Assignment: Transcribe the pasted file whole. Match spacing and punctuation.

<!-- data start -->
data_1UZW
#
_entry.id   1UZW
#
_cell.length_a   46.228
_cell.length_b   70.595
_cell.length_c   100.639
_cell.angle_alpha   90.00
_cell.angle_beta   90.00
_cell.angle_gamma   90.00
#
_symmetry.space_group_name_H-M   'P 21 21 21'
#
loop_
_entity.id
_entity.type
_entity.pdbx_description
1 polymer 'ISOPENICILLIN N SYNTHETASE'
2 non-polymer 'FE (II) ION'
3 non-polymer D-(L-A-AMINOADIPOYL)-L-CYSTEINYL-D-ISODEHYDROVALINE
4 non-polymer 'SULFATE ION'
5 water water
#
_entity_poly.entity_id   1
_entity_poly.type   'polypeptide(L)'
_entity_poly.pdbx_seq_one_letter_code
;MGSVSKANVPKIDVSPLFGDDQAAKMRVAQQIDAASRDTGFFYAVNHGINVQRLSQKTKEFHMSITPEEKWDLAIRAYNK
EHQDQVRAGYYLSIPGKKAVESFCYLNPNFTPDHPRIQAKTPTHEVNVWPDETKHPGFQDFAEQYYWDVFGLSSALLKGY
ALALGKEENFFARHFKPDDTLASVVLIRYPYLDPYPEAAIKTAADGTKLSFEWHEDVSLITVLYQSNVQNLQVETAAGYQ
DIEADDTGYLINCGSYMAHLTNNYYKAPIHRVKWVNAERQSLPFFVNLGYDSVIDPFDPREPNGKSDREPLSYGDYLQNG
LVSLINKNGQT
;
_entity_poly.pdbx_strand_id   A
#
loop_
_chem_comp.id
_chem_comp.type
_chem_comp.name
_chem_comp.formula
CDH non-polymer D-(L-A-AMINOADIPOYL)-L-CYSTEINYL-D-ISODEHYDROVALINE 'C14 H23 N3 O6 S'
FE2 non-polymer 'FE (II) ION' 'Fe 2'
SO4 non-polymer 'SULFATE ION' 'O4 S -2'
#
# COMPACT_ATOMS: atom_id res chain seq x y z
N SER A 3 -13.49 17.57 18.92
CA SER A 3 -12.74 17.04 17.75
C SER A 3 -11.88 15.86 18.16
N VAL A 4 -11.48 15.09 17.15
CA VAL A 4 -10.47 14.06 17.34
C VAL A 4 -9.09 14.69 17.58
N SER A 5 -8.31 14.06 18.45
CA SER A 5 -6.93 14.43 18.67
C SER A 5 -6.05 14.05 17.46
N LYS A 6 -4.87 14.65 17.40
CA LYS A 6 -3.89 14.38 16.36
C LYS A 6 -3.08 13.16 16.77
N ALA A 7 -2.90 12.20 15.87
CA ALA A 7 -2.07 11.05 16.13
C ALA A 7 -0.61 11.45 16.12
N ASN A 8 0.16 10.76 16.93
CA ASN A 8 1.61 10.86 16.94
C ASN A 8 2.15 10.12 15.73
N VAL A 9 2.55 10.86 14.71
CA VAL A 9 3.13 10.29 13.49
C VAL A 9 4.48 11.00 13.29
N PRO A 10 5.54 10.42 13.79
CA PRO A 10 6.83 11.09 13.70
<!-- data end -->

data_1UZW
#
_entry.id   1UZW
#
_cell.length_a   46.228
_cell.length_b   70.595
_cell.length_c   100.639
_cell.angle_alpha   90.00
_cell.angle_beta   90.00
_cell.angle_gamma   90.00
#
_symmetry.space_group_name_H-M   'P 21 21 21'
#
loop_
_entity.id
_entity.type
_entity.pdbx_description
1 polymer 'ISOPENICILLIN N SYNTHETASE'
2 non-polymer 'FE (II) ION'
3 non-polymer D-(L-A-AMINOADIPOYL)-L-CYSTEINYL-D-ISODEHYDROVALINE
4 non-polymer 'SULFATE ION'
5 water water
#
_entity_poly.entity_id   1
_entity_poly.type   'polypeptide(L)'
_entity_poly.pdbx_seq_one_letter_code
;MGSVSKANVPKIDVSPLFGDDQAAKMRVAQQIDAASRDTGFFYAVNHGINVQRLSQKTKEFHMSITPEEKWDLAIRAYNK
EHQDQVRAGYYLSIPGKKAVESFCYLNPNFTPDHPRIQAKTPTHEVNVWPDETKHPGFQDFAEQYYWDVFGLSSALLKGY
ALALGKEENFFARHFKPDDTLASVVLIRYPYLDPYPEAAIKTAADGTKLSFEWHEDVSLITVLYQSNVQNLQVETAAGYQ
DIEADDTGYLINCGSYMAHLTNNYYKAPIHRVKWVNAERQSLPFFVNLGYDSVIDPFDPREPNGKSDREPLSYGDYLQNG
LVSLINKNGQT
;
_entity_poly.pdbx_strand_id   A
#
loop_
_chem_comp.id
_chem_comp.type
_chem_comp.name
_chem_comp.formula
CDH non-polymer D-(L-A-AMINOADIPOYL)-L-CYSTEINYL-D-ISODEHYDROVALINE 'C14 H23 N3 O6 S'
FE2 non-polymer 'FE (II) ION' 'Fe 2'
SO4 non-polymer 'SULFATE ION' 'O4 S -2'
#
# COMPACT_ATOMS: atom_id res chain seq x y z
N SER A 3 -13.49 17.57 18.92
CA SER A 3 -12.74 17.04 17.75
C SER A 3 -11.88 15.86 18.16
N VAL A 4 -11.48 15.09 17.15
CA VAL A 4 -10.47 14.06 17.34
C VAL A 4 -9.09 14.69 17.58
N SER A 5 -8.31 14.06 18.45
CA SER A 5 -6.93 14.43 18.67
C SER A 5 -6.05 14.05 17.46
N LYS A 6 -4.87 14.65 17.40
CA LYS A 6 -3.89 14.38 16.36
C LYS A 6 -3.08 13.16 16.77
N ALA A 7 -2.90 12.20 15.87
CA ALA A 7 -2.07 11.05 16.13
C ALA A 7 -0.61 11.45 16.12
N ASN A 8 0.16 10.76 16.93
CA ASN A 8 1.61 10.86 16.94
C ASN A 8 2.15 10.12 15.73
N VAL A 9 2.55 10.86 14.71
CA VAL A 9 3.13 10.29 13.49
C VAL A 9 4.48 11.00 13.29
N PRO A 10 5.54 10.42 13.79
CA PRO A 10 6.83 11.09 13.70